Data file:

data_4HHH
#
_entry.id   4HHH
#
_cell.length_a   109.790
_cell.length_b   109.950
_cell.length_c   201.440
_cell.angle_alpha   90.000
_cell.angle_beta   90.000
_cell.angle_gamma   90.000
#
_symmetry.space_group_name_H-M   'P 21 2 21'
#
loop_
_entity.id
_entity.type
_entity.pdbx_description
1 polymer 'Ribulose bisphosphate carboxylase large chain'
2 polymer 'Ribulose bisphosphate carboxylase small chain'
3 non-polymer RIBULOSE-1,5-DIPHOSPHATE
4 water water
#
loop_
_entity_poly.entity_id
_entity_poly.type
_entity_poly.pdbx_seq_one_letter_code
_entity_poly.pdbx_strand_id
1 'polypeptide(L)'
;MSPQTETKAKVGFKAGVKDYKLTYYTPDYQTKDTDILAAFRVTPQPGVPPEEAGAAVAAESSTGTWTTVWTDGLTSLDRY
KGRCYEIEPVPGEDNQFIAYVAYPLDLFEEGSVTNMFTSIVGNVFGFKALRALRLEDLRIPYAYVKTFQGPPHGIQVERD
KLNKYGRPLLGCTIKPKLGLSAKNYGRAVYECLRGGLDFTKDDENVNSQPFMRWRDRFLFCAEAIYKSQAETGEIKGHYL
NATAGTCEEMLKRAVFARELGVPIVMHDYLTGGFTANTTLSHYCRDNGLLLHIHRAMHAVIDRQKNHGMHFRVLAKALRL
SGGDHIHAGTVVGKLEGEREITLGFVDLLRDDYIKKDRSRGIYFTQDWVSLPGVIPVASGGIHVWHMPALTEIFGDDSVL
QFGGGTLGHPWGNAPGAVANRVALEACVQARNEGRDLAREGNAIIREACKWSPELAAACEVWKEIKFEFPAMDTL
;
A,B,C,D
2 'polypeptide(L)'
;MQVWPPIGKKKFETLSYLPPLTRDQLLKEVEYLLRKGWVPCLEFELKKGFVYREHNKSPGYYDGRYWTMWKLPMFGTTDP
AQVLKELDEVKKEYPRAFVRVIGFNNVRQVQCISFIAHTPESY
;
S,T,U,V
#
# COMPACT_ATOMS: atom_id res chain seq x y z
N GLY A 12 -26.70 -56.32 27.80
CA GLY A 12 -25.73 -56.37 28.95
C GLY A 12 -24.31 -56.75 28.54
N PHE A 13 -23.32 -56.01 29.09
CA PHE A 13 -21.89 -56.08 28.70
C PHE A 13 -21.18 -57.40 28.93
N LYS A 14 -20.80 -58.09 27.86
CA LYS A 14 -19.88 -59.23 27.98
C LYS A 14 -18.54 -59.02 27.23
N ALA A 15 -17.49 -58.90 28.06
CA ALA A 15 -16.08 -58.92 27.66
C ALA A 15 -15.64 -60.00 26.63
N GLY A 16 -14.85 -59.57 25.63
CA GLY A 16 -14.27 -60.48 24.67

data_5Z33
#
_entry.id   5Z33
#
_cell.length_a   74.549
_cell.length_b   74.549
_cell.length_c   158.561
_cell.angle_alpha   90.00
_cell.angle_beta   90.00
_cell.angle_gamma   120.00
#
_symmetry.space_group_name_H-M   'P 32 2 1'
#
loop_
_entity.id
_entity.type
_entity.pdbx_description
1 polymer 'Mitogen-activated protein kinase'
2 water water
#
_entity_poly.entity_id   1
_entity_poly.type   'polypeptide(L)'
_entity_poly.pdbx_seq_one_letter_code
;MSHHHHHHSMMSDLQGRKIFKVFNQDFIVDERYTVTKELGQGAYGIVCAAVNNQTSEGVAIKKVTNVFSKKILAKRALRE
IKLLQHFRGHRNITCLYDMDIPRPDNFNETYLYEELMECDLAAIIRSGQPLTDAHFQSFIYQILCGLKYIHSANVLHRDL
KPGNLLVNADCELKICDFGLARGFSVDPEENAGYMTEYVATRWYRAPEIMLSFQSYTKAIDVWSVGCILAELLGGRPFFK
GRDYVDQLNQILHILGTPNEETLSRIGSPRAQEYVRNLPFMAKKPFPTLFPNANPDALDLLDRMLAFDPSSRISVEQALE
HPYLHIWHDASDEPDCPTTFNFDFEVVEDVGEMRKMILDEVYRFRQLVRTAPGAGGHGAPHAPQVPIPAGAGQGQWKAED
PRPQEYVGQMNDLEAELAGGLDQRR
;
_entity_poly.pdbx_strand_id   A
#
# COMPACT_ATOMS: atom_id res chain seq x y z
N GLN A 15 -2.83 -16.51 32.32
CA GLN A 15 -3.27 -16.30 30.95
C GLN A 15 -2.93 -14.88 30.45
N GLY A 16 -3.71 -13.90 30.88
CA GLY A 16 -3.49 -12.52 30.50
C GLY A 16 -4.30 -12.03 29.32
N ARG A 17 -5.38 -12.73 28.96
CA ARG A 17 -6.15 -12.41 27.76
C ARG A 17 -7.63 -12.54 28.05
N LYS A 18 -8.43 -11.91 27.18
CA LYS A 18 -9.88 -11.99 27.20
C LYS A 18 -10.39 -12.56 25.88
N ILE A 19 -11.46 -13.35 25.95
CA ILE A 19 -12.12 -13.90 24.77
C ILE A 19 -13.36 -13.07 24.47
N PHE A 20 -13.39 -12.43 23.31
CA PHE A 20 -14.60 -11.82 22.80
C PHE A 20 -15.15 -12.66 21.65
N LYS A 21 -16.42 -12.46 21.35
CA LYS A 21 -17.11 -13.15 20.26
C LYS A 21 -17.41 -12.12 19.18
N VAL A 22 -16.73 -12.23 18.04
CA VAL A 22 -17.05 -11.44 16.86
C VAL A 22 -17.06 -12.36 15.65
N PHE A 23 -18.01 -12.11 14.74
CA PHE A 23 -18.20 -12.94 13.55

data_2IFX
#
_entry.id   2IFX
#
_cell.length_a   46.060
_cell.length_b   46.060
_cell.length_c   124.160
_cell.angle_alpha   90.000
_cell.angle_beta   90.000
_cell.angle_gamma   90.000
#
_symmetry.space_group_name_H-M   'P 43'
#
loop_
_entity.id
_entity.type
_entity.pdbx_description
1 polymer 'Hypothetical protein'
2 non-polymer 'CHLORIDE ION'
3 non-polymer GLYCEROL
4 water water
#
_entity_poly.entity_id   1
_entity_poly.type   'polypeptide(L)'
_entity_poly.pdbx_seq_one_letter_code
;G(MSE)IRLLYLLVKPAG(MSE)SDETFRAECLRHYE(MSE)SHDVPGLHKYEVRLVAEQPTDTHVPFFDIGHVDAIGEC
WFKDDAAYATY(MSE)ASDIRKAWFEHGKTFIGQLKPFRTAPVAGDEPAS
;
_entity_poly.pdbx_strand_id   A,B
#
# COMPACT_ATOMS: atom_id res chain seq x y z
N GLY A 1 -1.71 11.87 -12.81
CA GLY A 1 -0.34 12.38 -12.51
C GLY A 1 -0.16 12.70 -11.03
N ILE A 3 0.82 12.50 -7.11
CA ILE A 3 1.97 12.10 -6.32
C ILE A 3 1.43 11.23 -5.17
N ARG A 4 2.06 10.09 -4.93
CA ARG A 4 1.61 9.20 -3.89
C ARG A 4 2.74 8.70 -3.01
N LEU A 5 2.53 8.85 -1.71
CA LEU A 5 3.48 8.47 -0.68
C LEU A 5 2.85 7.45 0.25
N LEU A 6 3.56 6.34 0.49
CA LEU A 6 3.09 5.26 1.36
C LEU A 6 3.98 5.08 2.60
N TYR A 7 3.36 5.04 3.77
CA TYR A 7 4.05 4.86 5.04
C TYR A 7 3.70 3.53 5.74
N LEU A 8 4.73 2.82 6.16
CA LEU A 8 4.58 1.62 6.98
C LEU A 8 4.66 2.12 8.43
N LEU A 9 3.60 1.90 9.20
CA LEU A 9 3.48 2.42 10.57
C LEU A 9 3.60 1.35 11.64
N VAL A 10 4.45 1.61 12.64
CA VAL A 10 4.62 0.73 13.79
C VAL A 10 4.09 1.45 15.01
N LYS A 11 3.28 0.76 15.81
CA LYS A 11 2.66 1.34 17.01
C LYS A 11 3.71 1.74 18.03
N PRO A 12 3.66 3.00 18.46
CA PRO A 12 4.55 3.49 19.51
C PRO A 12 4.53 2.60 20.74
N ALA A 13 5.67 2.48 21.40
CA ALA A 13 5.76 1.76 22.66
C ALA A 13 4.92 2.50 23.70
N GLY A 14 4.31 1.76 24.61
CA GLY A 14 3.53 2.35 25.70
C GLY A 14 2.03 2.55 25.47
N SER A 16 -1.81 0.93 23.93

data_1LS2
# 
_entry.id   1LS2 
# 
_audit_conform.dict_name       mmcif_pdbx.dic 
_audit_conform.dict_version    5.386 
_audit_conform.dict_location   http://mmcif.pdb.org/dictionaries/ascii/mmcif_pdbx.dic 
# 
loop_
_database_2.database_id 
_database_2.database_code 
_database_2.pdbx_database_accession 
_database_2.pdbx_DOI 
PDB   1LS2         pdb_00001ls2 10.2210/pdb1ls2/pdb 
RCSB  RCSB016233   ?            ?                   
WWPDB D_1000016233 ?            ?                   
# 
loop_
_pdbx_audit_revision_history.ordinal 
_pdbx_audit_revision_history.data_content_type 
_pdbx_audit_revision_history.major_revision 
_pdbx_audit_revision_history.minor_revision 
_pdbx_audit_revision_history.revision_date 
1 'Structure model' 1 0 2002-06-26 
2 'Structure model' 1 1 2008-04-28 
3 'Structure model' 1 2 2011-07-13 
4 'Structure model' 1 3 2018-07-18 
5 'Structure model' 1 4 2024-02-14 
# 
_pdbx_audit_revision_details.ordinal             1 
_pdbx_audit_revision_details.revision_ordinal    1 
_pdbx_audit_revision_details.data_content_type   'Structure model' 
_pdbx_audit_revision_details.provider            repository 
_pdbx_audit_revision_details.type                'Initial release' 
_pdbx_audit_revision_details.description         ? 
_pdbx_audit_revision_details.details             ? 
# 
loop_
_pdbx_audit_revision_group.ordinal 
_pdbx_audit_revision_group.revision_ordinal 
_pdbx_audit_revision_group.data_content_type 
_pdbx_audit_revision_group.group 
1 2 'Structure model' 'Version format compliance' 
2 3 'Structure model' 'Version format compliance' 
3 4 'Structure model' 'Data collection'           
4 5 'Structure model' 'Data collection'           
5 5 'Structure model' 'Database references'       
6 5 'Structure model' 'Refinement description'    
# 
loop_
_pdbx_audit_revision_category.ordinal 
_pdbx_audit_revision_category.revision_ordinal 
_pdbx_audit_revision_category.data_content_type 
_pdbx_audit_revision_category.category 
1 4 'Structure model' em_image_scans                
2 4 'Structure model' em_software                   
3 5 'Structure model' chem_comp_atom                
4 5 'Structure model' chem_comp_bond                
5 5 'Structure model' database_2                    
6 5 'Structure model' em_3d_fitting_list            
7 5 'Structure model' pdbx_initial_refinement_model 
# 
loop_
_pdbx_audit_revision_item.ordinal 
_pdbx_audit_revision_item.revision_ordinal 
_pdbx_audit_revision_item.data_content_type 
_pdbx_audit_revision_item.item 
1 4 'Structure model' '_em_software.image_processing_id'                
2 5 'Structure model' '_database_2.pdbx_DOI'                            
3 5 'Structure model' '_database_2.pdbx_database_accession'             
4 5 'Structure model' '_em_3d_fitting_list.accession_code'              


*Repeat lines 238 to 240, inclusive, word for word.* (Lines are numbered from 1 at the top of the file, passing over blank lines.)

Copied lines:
_pdbx_audit_revision_category.ordinal 
_pdbx_audit_revision_category.revision_ordinal 
_pdbx_audit_revision_category.data_content_type 